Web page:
Request for statistics on allegations of assault by Corrections staff
Section 18(g) OIA did not apply—requirements of Operations Manual meant source information to answer request should be held—manual compilation is not creation—s 18(f) did not apply—collation or research not substantial—unreasonable to rely on s 18(f) when the fundamental difficulty in providing the information was down to the Department’s own administrative lapses—s 9(2)(a) did not apply—information was not personal information about an identifiable individual
A requester sought statistics on allegations of assault by Corrections staff. The Department of Corrections responded that this information was not centrally held, but stored on individual files, and did not exist in a form that could be readily supplied. The request was refused under sections 9(2)(a) (privacy), 18(g) (information not held) and 18(f) (substantial collation or research) of the Official Information Act (OIA). The requester complained to the Ombudsman.
The Chief Ombudsman considered the administrative difficulty in providing the information at issue, and whether there was good reason to withhold it under section 9(2)(a) of the OIA, in order to protect the privacy of natural persons.
The Chief Ombudsman noted that under the Prison Operations Manual all allegations of staff assault are required to be notified, using IR.07.Form.01, to the Corrections Services Helpdesk, which in turn notifies all relevant persons, including the Inspector of Corrections. Therefore, it seemed that the source information to answer the request should be held by the Department, albeit not in a centralised location. What was required was essentially retrieval of existing data, not creation of new data.
The Prison Operations Manual also requires completed investigations of alleged staff assaults to be forwarded to the National Commissioner Corrections Services, ‘in order that the statistical record of the allegation may be completed’. However, the Department advised this was not happening in practice, as the National Commissioner was notified only when an allegation was sustained.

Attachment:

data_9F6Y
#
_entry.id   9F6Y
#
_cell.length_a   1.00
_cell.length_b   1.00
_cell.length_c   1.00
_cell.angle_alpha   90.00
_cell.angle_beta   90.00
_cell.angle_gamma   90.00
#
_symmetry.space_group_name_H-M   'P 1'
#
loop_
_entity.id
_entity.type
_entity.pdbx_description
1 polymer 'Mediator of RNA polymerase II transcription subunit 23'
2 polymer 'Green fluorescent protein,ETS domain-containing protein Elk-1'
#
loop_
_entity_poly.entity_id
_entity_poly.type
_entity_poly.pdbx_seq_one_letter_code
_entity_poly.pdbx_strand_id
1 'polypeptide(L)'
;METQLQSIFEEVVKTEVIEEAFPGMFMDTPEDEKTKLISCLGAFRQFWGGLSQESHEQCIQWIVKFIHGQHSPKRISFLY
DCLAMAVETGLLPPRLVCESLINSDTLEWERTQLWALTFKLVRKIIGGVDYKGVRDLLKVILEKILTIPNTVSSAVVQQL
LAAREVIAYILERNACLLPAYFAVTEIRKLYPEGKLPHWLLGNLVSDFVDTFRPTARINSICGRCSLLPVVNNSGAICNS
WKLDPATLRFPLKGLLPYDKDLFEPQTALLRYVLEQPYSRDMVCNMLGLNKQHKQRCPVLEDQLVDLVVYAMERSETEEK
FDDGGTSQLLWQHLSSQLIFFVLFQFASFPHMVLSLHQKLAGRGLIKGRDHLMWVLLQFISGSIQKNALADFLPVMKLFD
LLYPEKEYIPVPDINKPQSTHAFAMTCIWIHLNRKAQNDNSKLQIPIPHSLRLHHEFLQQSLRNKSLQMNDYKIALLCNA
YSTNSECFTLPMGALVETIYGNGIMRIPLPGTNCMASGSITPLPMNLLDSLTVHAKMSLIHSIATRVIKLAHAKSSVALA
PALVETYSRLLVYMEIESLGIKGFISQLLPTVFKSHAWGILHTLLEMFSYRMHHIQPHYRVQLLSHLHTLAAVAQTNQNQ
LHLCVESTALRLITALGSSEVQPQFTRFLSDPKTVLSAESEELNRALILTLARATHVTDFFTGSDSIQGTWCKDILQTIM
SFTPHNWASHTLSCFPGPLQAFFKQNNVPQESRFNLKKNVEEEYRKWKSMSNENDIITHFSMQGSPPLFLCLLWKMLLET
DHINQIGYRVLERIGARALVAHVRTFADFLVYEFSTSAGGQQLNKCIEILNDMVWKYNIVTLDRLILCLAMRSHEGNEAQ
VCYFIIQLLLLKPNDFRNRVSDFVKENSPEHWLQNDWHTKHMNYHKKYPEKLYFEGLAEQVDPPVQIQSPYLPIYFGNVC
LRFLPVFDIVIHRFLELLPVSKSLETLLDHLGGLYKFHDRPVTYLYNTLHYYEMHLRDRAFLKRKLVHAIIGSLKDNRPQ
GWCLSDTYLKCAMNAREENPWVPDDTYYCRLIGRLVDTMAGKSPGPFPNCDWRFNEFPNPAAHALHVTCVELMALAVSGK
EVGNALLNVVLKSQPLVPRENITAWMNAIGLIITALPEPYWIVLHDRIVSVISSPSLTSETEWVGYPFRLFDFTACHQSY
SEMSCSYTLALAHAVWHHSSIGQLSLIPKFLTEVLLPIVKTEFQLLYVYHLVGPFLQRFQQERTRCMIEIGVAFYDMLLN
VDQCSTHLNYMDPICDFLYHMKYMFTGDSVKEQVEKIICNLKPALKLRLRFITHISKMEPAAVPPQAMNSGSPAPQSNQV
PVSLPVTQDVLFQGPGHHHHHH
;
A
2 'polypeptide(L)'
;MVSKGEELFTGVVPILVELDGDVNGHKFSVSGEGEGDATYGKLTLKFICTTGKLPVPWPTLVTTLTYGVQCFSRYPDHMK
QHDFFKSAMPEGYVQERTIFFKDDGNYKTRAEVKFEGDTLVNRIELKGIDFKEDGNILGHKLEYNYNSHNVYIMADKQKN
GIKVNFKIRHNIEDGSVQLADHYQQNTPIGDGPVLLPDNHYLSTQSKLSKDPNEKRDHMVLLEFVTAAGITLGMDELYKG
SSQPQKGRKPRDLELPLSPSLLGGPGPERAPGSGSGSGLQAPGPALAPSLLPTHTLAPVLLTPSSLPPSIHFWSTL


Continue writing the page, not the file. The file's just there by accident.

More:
The Chief Ombudsman stated that, quite apart from the Department’s own reporting requirements, he would expect the Department to keep records of alleged staff assaults in compliance with its obligations under section 17 of the Public Records Act 2005. Had it done so, the requested statistics would be generally available.
While the difficulty in extracting or compiling the information might be considered under section 18(f) of the OIA (substantial collation or research), the Chief Ombudsman did not accept that this section applied. It would not be too great a task to compile the relevant incident reports and, in any event, it would be unreasonable to rely on section 18(f) when the fundamental difficulty in providing the information was down to the Department’s own administrative lapses.
Section 9(2)(a) of the OIA provides good reason for withholding official information (subject to a public interest test), where it is necessary to protect the privacy of natural persons.
The Chief Ombudsman did not think this section could apply because the information at issue was not personal information about an identifiable individual. It was statistical information about complaints. The requests were essentially for the numbers, which should be able to be provided without identifying any individual.
After considering the Chief Ombudsman’s comments, the Department agreed to collate and release the information to the requester, and to change its practices so that it was recorded systematically.
This case note is published under the authority of the Ombudsmen Rules 1989. It sets out an Ombudsman’s view on the facts of a particular case. It should not be taken as establishing any legal precedent that would bind an Ombudsman in future.